Michael: Can you picture me in a Ziggy jumpsuit? (laughs) No those days are long gone. I wear the iconic blue suit and Marsala will bring the other Bowie looks.
Mb: So how are you feeling, about the show this time around?
Michael: I’m thrilled that it all worked out. I don’t think I would have considered doing it if he was still alive. I was singing Sinatra because I’d been singing that material since high school and it seemed age appropriate. I was apprehensive about a Bowie tribute until the first rehearsal. Everyone showed up knowing their parts and basically with a couple of rehearsals in the fall of 2016 we were ready to book it and hit the stage. We haven’t really rehearsed since. (laughs) Don’t let that scare you, these people don’t need to rehearse. We’ve been making our way around Ontario playing 300 to 500 seat theatres, and now beginning to return to markets for the second time. I’ll have a great circuit built by year’s end. We’ve been getting rave reviews and the show is only getting bigger and better. More multi-media, more songs, costumes….
Mb: Tell me about the documentary?
Michael: A few years ago an old musical acquaintance, from the Strobic Axe days, Jim Smith, approached me about singing a song in a movie he was producing called The Things We Can’t Say. After its release, we were having a beer and he said he was looking for his next project. I first pitched him a behind the scenes reality show I’d thought of called Backstage. He liked the idea and we started talking about it. Then I said I had an idea for a movie about me called Being David Bowie. He instantly forgot about my first idea. (laughs) That was a year ago. He has been following the show around since then. Filming and interviewing fans, old and new and building a narrative about what it takes to put a show like this together. It’s also a story about the influence Bowie had on my life. As a teenager, I’d basically lost my identity and became the Aladdin Sane. So it talks about how that shaped who I am and my approach to fashion, music and business. Bowie had a very profound influence on me at a very impressionable time in my life. Anyway, we’ve had great interest in the project. The Market Hall show is the final day of shooting. I’m pretty excited to see its release next year.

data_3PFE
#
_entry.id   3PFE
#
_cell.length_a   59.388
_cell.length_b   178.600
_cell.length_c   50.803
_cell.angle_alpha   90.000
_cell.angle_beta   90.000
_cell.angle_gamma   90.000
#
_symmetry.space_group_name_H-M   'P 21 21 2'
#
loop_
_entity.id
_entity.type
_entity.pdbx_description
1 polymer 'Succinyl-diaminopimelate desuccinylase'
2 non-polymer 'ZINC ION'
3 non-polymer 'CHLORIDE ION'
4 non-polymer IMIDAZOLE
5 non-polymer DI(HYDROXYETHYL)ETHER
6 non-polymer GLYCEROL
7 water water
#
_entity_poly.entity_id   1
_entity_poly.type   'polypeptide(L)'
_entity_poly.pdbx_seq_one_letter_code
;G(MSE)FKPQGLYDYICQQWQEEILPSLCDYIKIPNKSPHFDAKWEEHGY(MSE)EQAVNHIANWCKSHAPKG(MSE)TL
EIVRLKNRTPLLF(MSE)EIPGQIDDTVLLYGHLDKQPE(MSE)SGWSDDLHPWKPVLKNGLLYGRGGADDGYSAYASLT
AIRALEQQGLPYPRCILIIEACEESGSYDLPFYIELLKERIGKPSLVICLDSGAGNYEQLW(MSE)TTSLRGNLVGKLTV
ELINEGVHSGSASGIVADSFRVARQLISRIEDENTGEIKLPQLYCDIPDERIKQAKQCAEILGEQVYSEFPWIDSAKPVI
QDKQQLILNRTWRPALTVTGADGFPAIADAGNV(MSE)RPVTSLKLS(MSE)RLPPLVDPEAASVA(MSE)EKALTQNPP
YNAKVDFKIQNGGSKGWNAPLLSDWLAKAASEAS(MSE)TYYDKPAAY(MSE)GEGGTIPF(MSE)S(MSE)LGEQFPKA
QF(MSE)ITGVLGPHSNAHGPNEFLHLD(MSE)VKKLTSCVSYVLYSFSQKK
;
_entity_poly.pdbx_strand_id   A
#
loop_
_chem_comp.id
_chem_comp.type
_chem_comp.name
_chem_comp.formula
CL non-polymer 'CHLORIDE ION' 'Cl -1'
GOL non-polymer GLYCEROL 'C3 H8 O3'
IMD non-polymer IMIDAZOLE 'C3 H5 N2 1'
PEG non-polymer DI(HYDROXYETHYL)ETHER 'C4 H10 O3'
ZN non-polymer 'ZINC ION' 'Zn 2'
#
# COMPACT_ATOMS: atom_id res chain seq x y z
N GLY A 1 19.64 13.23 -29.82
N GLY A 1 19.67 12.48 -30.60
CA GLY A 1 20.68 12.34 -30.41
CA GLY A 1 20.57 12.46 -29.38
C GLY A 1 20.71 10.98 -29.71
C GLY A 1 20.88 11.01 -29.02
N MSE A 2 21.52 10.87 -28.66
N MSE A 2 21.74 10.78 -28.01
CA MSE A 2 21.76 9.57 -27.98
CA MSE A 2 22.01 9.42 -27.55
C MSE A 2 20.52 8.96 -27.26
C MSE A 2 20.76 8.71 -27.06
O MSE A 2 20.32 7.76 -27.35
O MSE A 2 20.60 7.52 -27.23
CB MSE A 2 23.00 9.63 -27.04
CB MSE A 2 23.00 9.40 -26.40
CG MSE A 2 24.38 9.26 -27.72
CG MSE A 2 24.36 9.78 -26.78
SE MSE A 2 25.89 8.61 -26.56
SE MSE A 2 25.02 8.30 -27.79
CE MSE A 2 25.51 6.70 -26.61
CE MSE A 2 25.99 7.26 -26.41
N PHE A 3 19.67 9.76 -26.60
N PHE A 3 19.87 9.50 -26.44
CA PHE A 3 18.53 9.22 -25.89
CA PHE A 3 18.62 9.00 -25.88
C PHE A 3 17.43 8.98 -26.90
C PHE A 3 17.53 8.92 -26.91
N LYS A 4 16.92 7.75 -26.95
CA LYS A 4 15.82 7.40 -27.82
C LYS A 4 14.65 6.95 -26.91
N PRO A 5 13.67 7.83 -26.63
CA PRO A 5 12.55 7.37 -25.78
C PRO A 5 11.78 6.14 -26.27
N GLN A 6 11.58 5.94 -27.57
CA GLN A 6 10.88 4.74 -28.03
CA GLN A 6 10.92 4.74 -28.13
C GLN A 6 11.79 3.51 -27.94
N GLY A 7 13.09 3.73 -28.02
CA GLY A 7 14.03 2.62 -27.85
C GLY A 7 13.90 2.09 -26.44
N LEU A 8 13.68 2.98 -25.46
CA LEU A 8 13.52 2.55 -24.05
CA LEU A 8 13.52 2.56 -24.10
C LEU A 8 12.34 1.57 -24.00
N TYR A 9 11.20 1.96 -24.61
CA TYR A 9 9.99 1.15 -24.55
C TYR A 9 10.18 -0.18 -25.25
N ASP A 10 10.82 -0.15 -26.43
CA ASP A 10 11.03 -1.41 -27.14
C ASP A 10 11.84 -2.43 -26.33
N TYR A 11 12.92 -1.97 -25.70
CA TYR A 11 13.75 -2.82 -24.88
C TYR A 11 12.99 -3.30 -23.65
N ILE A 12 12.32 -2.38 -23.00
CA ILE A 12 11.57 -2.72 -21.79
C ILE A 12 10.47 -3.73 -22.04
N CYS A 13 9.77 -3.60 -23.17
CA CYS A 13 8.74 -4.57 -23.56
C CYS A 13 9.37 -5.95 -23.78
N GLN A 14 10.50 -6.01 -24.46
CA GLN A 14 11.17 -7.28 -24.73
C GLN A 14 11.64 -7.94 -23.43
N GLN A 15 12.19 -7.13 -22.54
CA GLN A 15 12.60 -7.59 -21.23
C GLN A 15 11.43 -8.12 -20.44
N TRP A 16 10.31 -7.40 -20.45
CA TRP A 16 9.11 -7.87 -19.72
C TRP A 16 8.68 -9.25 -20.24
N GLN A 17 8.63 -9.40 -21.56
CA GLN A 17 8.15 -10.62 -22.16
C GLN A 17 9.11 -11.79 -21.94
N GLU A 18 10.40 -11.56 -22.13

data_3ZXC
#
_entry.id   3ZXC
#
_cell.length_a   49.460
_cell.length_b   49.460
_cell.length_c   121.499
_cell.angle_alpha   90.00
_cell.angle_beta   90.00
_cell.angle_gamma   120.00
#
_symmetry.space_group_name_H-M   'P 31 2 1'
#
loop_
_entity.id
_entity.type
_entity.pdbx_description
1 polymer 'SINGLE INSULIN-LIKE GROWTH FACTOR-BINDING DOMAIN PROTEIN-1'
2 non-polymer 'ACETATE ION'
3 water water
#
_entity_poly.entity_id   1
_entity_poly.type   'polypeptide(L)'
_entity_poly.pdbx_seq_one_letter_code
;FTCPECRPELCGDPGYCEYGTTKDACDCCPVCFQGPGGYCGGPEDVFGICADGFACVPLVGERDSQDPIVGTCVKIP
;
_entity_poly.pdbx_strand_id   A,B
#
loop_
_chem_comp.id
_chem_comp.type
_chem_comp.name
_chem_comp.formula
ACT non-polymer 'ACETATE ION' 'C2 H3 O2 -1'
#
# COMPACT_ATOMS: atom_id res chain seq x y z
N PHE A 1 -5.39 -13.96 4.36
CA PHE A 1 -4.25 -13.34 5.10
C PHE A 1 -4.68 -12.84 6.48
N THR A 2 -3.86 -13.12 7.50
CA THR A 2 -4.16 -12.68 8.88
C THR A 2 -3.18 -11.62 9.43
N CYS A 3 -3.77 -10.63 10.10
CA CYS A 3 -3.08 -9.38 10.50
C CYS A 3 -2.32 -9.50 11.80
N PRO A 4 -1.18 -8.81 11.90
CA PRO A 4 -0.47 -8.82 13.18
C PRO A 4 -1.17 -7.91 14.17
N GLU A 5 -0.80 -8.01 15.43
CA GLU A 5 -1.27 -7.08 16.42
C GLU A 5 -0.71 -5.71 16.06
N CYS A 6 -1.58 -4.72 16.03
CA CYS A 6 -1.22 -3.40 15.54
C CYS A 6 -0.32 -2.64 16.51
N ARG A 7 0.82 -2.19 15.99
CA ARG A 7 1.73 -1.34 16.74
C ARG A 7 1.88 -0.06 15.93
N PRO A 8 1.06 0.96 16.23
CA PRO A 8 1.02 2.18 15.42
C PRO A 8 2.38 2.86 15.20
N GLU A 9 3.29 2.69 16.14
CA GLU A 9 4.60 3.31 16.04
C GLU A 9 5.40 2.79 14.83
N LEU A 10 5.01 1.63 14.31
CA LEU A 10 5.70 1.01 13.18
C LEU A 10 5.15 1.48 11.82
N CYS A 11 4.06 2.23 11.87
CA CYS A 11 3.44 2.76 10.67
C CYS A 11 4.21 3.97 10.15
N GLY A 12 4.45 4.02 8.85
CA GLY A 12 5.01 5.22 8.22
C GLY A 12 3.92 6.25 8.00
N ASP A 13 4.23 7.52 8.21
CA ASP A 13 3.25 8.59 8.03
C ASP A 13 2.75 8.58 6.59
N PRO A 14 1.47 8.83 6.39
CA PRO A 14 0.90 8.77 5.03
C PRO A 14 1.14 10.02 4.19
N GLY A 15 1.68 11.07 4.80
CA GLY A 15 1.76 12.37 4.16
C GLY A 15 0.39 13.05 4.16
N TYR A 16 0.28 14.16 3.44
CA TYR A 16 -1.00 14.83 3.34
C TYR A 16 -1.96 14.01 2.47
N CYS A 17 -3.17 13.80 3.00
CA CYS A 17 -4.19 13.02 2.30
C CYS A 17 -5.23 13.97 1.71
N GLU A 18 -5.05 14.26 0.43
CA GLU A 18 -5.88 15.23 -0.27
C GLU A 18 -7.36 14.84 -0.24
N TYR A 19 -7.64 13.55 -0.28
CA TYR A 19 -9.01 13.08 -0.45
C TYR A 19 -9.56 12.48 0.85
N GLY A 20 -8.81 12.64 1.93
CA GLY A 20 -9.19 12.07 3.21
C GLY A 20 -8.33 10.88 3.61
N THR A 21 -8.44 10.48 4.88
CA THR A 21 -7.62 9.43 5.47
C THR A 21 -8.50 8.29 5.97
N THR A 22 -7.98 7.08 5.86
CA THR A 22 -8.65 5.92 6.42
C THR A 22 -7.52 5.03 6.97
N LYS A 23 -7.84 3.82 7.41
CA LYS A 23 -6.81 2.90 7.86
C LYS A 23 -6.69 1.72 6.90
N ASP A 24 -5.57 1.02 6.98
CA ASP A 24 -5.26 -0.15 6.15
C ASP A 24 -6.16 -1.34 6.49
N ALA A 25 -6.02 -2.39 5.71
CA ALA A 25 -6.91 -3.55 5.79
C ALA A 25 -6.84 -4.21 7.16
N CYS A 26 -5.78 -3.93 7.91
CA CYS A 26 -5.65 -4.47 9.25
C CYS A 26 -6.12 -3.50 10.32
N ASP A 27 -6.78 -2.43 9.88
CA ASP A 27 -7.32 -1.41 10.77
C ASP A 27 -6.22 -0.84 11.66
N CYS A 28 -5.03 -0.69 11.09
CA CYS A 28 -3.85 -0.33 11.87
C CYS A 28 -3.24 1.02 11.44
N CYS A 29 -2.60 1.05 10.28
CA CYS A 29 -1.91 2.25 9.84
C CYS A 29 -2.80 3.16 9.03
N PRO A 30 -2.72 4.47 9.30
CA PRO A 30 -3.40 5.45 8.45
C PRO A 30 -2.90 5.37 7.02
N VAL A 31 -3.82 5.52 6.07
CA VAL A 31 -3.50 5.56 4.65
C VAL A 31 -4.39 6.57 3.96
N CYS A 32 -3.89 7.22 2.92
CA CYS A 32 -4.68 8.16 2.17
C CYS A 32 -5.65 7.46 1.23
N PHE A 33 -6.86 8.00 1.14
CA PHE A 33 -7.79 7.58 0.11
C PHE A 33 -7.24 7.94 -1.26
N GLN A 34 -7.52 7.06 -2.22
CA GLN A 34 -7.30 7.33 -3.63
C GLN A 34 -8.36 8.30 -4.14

Mb: And speaking of Market Hall, you’re returning January 10.
Michael: Yes. We haven’t been back in 2 years. We launched the show there back in Feb 2017, so it’s great to return. I actually rehearsed the ChangesAllBowie show there, in the old Market Hall, back in the 80’s, so it has a special place in my story. January 10 is also the 4th anniversary of David’s passing. It will be a special remembrance show I’ll move around year after year. It will be much more than our usual show. We’ve invited some stellar talent to do a solo acoustic performance of their favourite Bowie tune. Lindsay Barr, Matt Diamond, Ian Kurz and Lizeh Basciano will open the show, then a short intermission before we take the stage. We’ll have the Bowie Bazaar set up in the lobby where people can buy, sell and trade Bowie memorabilia and buy The Bowie Lives swag. Makeup artist Christie Read will also be on hand offering face-painting for those who want to get their Bowie on. We always ask people to get dressed up as their favourite Bowie. We’ve seen some incredible costumes in the audience. A major coup for the this show has been securing world famous rock photographer John Rowlands who will be set up in the lobby selling prints of his iconic Bowie pics and talking about the many opportunities he’s had to photograph Bowie over the years. He’s the guy who took one of the most recognizable Bowie pictures ever; The Archer. It’s one of the most famous shots of Bowie out there. Twitter even used it for a billboard in Time Square! So lots of reasons to come to the show. I can’t be more excited to launch the new show and help keep the memory of Bowie alive.
The Bowie Lives performs at Market Hall Friday January 10,2020 8pm
More info: www.thebowielives.com
Photo: Wayne Eardley